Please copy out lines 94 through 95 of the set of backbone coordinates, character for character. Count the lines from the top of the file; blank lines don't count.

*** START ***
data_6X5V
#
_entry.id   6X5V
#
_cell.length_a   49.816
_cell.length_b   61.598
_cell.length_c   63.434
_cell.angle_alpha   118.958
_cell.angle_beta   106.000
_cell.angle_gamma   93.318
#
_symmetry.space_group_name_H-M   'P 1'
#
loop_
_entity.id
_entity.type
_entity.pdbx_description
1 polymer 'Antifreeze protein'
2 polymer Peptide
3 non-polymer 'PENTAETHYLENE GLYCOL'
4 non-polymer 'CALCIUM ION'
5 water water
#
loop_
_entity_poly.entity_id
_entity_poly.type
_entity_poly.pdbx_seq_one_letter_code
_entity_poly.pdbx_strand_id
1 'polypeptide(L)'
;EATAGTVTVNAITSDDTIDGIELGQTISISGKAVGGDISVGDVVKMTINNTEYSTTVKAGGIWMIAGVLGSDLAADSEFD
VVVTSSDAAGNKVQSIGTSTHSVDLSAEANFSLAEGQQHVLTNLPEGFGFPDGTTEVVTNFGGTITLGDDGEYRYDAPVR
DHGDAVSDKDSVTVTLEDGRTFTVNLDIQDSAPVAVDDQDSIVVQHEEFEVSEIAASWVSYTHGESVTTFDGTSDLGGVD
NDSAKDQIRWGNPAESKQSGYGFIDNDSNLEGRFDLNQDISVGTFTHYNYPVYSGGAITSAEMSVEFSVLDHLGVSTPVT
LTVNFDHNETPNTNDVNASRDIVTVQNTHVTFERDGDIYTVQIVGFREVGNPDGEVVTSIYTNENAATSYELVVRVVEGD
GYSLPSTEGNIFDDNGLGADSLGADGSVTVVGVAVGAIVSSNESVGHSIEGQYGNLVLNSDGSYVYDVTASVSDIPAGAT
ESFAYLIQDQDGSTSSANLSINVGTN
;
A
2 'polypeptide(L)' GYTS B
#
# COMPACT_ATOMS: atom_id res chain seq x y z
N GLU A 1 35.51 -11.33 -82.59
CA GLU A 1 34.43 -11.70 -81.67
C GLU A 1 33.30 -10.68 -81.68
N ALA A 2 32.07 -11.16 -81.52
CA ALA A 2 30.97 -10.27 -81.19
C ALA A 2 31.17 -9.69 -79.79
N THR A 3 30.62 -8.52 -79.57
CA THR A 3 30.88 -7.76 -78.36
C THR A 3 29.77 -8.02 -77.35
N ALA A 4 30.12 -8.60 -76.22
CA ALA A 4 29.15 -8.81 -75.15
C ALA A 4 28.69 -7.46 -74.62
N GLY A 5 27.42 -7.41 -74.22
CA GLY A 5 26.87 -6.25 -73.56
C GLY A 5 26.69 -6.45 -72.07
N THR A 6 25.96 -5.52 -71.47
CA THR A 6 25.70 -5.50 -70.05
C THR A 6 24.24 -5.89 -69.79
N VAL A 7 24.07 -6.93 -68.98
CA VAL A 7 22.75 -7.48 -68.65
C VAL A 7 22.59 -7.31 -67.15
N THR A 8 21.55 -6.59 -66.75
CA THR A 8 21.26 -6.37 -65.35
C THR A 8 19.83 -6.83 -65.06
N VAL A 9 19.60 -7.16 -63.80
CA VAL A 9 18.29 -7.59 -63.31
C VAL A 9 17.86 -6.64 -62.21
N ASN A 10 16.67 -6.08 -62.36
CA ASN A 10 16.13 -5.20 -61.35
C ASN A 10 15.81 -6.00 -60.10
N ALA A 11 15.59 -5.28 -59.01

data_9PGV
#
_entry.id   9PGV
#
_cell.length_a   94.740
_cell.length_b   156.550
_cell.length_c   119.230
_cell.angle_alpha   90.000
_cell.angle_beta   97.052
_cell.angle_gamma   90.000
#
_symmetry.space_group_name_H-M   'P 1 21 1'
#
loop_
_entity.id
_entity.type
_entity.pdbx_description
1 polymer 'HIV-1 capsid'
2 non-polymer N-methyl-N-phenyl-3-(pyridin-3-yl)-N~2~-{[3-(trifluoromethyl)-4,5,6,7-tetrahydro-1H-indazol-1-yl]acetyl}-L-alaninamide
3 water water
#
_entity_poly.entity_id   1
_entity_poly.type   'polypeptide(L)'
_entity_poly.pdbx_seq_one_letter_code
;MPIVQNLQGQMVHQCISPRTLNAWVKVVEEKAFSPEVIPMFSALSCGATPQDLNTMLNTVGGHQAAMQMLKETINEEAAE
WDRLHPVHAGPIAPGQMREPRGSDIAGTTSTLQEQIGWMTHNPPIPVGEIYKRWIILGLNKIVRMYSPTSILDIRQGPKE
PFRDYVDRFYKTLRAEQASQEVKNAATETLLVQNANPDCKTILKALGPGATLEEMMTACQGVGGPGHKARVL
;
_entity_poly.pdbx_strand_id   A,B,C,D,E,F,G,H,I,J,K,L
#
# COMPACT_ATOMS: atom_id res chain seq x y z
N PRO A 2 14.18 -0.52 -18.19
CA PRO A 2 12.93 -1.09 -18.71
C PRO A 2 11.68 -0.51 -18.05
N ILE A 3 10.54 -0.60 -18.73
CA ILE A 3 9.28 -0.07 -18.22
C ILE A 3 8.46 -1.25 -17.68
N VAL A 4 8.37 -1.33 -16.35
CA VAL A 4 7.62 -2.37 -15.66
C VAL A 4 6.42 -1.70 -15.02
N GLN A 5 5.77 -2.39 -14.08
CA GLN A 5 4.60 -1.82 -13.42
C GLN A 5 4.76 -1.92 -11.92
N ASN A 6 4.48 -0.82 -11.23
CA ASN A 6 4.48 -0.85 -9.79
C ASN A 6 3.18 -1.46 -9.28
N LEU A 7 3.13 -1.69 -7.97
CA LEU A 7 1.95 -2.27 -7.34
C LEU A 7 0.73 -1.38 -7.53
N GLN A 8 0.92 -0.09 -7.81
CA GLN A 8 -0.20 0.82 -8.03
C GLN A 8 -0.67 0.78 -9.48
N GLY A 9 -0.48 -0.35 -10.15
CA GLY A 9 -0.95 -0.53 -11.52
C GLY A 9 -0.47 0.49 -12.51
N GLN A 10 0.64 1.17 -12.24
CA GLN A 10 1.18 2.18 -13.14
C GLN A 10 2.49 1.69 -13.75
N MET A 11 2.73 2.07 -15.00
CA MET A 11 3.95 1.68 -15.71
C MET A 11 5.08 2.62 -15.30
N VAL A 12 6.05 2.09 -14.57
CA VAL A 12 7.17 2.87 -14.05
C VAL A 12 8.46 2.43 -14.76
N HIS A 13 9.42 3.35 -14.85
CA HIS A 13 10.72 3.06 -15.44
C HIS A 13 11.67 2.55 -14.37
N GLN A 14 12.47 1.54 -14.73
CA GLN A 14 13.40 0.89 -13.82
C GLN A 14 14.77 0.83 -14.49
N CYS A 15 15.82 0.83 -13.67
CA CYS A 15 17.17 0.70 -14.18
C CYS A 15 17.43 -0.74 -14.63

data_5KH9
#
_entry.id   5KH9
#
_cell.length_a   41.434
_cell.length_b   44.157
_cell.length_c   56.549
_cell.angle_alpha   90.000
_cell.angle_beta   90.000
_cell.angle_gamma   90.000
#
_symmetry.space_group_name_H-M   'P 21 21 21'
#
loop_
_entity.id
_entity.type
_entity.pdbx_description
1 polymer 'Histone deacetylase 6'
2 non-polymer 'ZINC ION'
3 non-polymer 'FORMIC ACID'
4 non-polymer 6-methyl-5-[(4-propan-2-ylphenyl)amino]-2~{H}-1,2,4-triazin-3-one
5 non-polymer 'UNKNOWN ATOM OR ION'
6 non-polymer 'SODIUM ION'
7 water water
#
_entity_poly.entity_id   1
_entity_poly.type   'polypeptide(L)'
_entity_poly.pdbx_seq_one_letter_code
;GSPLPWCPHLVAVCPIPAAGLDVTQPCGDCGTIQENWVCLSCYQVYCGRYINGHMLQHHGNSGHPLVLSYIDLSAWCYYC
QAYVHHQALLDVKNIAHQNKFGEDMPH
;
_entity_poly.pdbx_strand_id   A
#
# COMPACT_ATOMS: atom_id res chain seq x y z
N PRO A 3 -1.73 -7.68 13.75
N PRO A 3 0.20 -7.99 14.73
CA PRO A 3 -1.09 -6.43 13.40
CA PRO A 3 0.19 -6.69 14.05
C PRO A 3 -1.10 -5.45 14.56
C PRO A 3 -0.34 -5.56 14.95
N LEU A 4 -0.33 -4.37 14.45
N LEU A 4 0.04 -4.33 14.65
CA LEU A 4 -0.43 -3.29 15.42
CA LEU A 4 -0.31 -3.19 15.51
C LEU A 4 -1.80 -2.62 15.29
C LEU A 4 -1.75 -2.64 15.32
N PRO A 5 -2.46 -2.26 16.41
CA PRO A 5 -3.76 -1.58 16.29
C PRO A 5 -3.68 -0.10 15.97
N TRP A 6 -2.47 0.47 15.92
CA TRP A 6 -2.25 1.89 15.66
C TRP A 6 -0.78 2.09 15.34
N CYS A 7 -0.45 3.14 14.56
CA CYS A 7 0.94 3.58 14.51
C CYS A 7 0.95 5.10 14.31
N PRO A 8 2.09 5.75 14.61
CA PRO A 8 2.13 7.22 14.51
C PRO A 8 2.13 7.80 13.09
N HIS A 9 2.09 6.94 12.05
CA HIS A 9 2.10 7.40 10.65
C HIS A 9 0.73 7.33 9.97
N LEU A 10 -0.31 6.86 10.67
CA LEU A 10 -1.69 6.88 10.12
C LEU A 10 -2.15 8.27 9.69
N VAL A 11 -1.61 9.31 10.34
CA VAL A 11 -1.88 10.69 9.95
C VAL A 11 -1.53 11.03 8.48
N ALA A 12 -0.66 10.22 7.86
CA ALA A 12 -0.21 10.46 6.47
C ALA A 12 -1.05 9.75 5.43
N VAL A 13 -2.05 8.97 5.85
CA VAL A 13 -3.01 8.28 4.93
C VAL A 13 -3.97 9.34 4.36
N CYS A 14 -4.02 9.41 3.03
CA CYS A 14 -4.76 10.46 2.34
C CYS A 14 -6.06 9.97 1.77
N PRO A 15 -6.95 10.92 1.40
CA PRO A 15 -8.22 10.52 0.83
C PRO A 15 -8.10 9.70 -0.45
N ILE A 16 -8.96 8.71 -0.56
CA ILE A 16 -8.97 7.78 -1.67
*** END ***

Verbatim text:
_entity_poly.entity_id   1
_entity_poly.type   'polypeptide(L)'